Top-testing helmet being used by small number of players
NEW YORK — The helmet that performed best in NFL testing this year is being used by 50 players spread across only half of the NFL teams.
Still, its developer is “thrilled” with that number, while expecting the VICIS Zero1 to catch on the way Larry Fitzgerald snags passes.
Yes, it seems strange that a piece of equipment some have called revolutionary and most have admitted is a clear step toward safer equipment isn’t in wider use. The new product topped independent testing of 33 helmets conducted in Canada by the league and NFLPA.
The results, which included testing the impact at three velocities and in eight locations on each helmet, were sent to each team and to the players.
The Zero 1 is the first to account for rotational as well as linear impact. Scientific studies have indicated that rotational impact has more correlation with concussions.
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David Marver, who created the helmet, was prepared for a slow adoption of the Zero1.
“Players are traditional and superstitious and have to be persuaded to try new helmets,” he says. “There’s a group of NFL players who are very concerned about their health and very interested (in the helmet). There are many who care about style; they want it to pass the eye test. It’s a mindset on new innovations.”
That mindset apparently doesn’t exist among doctors and scientists involved in either the testing methods or research into the efficiency and protective qualities of equipment.
When the VICIS helmet, which was nearly five years in the making, was tested it produced the lowest average linear and rotational measures of head motion across all impact speeds.
A novel helmet design comprised of a more compliant exterior shell and an inner layer of buckling columns to absorb energy led to the top rating.
“The VICIS helmet results demonstrate that additional reductions in impact severity beyond those of current helmets can be achieved by re-examining the components and function of football helmets,” says Dr. Jeff Crandall, director of the Center for Applied Biomechanics at the University of Virginia.
“The (NFL’s) Head Health Tech and other sponsored challenges are intended to stimulate the consideration of new design ideas and the development of new materials and concepts for impact mitigation.
“While we have seen a new level of protection afforded by the VICIS helmet in our laboratory testing, we believe that additional gains in protection can be achieved given expanded data, innovative test methodologies, state-of-the-art engineering tools, and financial incentives.”
Marver points out that his Zero1 not only is innovative in its design, but it takes yet another step by using Oakley’s Edge Shield visor.
When Seahawks star receiver Doug Baldwin saw that visor, he wanted to know how quickly he could get one. Several teammates soon followed up with similar queries, though only six players currently are wearing the Edge Shield.
“The Zero1 is compatible with any visors, but to get the wide field of vision players sought, many current visors don’t reach all the way around to do that,” Marver says. “We went to Oakley and they came up with it.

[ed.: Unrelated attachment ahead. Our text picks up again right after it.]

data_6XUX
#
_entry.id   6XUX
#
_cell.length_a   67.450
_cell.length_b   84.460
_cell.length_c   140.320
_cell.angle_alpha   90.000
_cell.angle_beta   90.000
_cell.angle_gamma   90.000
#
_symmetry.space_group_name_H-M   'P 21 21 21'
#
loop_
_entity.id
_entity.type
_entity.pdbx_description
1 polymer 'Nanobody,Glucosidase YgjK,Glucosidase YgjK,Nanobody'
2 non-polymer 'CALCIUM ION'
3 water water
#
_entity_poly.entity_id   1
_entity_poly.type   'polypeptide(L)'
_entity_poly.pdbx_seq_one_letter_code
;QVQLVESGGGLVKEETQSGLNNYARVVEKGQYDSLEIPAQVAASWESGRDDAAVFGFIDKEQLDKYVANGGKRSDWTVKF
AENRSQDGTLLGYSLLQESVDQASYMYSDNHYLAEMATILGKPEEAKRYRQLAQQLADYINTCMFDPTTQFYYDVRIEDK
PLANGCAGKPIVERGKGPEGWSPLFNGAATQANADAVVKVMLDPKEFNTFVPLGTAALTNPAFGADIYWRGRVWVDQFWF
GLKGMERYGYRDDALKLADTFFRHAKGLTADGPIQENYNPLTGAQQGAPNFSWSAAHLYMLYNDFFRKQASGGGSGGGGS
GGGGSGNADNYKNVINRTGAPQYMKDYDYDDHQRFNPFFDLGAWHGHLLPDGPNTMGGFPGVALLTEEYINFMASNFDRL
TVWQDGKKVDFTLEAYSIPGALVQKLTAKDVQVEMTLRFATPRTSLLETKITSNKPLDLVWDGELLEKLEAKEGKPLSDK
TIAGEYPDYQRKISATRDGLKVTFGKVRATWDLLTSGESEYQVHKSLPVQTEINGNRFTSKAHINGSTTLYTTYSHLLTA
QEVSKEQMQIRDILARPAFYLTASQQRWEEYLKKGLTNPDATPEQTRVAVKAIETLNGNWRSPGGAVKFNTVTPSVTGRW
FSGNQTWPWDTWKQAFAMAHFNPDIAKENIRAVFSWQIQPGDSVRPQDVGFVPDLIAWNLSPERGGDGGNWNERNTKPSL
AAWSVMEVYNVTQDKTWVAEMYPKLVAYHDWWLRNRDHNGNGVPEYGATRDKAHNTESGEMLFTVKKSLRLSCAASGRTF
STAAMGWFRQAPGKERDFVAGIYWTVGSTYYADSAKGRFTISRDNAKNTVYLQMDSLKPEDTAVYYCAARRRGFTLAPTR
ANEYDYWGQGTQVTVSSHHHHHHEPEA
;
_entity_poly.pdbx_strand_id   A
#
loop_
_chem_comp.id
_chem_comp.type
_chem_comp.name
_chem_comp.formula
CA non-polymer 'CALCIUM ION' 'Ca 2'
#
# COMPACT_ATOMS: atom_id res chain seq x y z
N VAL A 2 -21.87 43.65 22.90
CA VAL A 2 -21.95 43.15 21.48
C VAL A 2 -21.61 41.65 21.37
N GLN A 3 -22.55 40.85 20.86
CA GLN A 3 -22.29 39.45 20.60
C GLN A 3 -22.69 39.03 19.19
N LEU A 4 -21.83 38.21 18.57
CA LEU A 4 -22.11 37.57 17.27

“The idea is to provide the best possible equipment in performance, protection and comfort.”
Oakley actually has launched its own helmets for snow sports and is in the process of doing so for cycling. That’s how the company became aware of VICIS. That Oakley could design a visor with improved field of vision and contrast made for a quick marriage.
Historically, though, there have been too many poor performing visors, particularly for football and for hockey.
How often do fans see NHL players using towels to wipe off the moisture or condensation — or just plain fog — from their visors?
While NHL rules have limited the number of pro hockey players who don’t wear visors, there’s no hiding that a puck or stick to the face can be far more damaging than what normally occurs on a football field.
“Vision is a key driver in your performance and I think there is a lack of recognition of what effect poor optics can have on your performance,” says Ryan Saylor, Oakley’s vice president of advanced product development.
“Our broader aim as a brand is to drive safety and performance. My personal belief is really based on conversations we were having before, through athletes recognizing they can have a level of production in conjunction with a level of comfort and performance benefits. So they would not want to go on the field without this type protection.”
While the Edge Shield visor is only available with the Zero1 helmet, its retail price is between $90 and $125. The cost for the VICIS helmet, though, is $1,500.
That shouldn’t make an NFL player think twice, but it can limit its attractiveness to some colleges and, in particular, for youth sports.
But Marver says his company has begun taking reservations from parents and grandparents of high school players for smaller and lighter helmets that cost less next year.
“We chose the most challenging path, going for the elite athletes first,” Marver admits. “We needed to establish our credibility, and the test results helped do that. We started with a clean sheet of paper, with a mix of experts involved.
“We spent three years working with the NFL and the NFLPA and the teams. We had to ask a lot of questions and do a lot of listening. The equipment managers provided the most valuable input. They are doing this every day.
“We see us as acting as a catalyst in the industry. We hope to raise the level of discourse in the industry.”
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